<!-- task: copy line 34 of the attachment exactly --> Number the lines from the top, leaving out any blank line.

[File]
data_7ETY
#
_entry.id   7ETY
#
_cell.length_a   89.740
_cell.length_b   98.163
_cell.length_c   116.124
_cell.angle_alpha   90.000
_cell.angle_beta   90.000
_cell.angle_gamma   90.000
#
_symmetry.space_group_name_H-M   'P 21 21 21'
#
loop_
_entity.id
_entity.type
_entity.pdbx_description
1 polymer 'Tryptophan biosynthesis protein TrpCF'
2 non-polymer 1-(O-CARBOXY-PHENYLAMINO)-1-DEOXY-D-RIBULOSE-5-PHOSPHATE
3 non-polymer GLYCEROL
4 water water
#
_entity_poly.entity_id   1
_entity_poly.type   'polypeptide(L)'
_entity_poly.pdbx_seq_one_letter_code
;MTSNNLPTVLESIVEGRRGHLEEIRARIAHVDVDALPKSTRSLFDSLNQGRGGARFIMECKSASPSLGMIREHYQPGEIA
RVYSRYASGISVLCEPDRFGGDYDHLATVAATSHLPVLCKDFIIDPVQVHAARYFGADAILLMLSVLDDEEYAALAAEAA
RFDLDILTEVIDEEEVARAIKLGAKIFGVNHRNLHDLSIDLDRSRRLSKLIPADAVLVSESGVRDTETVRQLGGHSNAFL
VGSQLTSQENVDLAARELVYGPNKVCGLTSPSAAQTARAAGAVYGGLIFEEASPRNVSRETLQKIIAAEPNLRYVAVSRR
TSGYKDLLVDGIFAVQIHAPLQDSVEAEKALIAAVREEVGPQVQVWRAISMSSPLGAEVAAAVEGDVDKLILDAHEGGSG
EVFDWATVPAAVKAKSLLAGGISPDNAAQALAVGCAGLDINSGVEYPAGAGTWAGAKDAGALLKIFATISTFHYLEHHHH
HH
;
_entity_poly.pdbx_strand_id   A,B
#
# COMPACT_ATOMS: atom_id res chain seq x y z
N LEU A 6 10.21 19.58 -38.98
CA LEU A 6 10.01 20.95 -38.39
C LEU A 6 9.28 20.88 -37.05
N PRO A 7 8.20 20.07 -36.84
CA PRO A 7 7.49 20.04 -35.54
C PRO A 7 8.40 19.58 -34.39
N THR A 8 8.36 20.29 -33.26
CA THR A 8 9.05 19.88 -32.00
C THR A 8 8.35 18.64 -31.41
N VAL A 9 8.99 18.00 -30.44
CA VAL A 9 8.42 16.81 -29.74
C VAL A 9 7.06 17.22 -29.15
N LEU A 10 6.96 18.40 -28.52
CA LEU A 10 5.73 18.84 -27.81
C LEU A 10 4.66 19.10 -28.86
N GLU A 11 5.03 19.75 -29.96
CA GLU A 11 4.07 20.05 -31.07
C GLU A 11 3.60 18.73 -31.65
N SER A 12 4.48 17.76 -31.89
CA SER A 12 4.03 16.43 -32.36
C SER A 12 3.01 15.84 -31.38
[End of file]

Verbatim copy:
_entity_poly.pdbx_strand_id   A,B